Memory Lane – The Past Comes into the Present
Explore downtown and you might notice something different; 100 Avenue has been transformed into Memory Lane.
You can discover 36 large photos from Grande Prairie’s past displayed in store windows, and fifteen more photos installed in permanent frames on building exteriors between 98 and 102 Streets. Even power boxes are going to get in on the party by being wrapped with pictures.
The party in question is Grande Prairie’s 100th Anniversary celebration. While the Memory Lane legacy project is the brainchild of the Downtown Association, manager Helen Rice noted that small business owners don’t have a lot of extra time, so the association brought some collaborators on board.
The South Peace Regional Archives and the Historical Society combed through the Archives’ collection of 60,000 pictures (6000 of which are searchable online). Mary Nutting at the Archives explained that they chose the best pictures from each block, aiming for a balanced representation of time periods while striving for quality and avoiding repetition. The result is a fascinating visual exhibit of Grande Prairie’s history.
Memory Lane begins near the present-day Co-op, with a photograph showing a flock of black cars gathered to greet the train. A metaphor, perhaps, for the journey of discovery we are invited to go on.
A person doesn’t have to see the pictures in any particular order, but imageDESIGN was brought on board to produce a brochure for the visitors who prefer more of a guided tour. The booklet, sure to be a sought-after keepsake, includes all the photographs in the project, along with commentary, and is available at Tourist Information, the Co-op Marketplace, and at any of the other tour locations.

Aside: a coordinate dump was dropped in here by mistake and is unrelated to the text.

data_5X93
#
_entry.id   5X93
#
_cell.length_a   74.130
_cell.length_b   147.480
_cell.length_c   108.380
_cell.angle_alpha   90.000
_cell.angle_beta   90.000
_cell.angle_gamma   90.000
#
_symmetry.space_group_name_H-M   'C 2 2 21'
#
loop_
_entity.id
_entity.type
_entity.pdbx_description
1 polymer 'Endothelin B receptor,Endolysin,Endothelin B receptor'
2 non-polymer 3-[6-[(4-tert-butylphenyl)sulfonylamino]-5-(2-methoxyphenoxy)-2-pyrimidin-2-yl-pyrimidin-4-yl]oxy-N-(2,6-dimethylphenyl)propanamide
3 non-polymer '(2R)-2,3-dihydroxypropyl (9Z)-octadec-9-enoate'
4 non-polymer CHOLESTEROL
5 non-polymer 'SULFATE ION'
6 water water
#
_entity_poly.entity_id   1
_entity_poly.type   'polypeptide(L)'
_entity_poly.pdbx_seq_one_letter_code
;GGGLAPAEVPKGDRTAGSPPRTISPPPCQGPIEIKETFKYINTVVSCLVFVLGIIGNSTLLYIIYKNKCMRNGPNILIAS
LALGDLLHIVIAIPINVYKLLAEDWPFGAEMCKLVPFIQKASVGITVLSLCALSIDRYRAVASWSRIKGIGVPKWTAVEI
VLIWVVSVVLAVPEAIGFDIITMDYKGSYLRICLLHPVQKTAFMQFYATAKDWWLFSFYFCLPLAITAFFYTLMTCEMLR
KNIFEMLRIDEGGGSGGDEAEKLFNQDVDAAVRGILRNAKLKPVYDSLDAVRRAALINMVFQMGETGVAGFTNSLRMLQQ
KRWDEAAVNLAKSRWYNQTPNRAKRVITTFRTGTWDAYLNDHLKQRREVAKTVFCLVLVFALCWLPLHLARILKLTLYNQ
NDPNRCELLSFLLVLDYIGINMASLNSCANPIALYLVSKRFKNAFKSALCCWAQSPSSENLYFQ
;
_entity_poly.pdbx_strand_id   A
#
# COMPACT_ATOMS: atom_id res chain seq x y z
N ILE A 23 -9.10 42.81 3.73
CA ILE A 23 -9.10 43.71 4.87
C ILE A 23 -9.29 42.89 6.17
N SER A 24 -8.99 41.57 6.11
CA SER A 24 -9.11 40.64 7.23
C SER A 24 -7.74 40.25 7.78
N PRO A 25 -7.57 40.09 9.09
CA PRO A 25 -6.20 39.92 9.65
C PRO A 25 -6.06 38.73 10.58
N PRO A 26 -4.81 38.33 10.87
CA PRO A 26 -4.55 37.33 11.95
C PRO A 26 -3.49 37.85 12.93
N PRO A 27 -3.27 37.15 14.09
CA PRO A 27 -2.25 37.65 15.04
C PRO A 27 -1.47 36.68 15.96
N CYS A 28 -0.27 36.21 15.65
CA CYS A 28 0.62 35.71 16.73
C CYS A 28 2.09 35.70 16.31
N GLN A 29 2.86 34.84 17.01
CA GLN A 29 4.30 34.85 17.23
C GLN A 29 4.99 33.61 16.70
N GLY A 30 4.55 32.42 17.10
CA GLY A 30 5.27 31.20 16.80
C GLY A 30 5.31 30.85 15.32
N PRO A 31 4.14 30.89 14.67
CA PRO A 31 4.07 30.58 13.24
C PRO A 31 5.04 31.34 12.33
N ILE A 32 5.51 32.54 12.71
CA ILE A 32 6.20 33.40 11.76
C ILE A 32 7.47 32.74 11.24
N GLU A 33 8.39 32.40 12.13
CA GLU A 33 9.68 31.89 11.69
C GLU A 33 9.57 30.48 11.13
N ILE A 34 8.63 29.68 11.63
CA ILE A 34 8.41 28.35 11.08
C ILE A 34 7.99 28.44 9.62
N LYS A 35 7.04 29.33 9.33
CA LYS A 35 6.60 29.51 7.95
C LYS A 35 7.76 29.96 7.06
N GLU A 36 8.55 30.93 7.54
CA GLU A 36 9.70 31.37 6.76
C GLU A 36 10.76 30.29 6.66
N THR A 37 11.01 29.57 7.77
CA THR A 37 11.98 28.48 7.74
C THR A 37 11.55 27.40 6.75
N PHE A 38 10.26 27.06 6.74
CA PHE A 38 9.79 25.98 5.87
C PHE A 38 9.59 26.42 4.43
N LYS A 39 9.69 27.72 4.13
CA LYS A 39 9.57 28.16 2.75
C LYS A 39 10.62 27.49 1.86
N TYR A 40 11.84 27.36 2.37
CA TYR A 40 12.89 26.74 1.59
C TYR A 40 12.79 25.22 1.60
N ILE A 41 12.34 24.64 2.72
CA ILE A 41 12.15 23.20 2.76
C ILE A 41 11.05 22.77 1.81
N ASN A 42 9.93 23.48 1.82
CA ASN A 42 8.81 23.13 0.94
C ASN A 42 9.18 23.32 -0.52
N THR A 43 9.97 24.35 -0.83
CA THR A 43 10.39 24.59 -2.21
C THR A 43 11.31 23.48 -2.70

The photographs are also online at gptour.ca. Go to the website on your smart phone and you can download a web app that offers easy access to the site, turning your phone into the tour guide. By making Memory Lane a multimedia project, organizers hope to interest and involve people of all ages.
“Seeing the pictures sparks memories. And sharing those memories spark more memories,” Rice says.
Organizers want to encourage that sparking process. On the gptour.ca site, clicking on a little menu icon in the top left corner, allows people to submit their own stories and photographs (via smart phone or home computer).
If enough public support is generated, the project might expand. For now, the photographs will be on display the rest of the year, after which most will be moved to the museum. The installed plaques will remain.
Rice anticipates that some special events will increase the number of visitors to the exhibit. One of those is the August long weekend, designated as Homecoming Weekend, during which former Grande Prairie residents will return to celebrate 100 years of change and growth. And prior to that, on June 26th, there will be a Chamber mixer at Escape Bistro. Attendees will be invited to ride a miniature tourist train down Memory Lane starting at five o’clock.
Did you know that Escape Bistro is on the site of one of the first buildings in the then future Grande Prairie? From sod cabin to glass building: the historical initiative offers a visual measure of how much the city has changed.
Take a stroll down Memory Lane and discover it for yourself.
In celebration of the City of Grande Prairie’s centennial and to commemorate 100 years of rich history, the Downtown Association collaborated with local businesses to create the Memory Lane walking tour. Memory Lane is a collaborative effort between the Downtown Association, South Peace Regional Archives (SPRA), Peace Country Historical Society, Grande Prairie Regional Tourism Association, and imageDESIGN.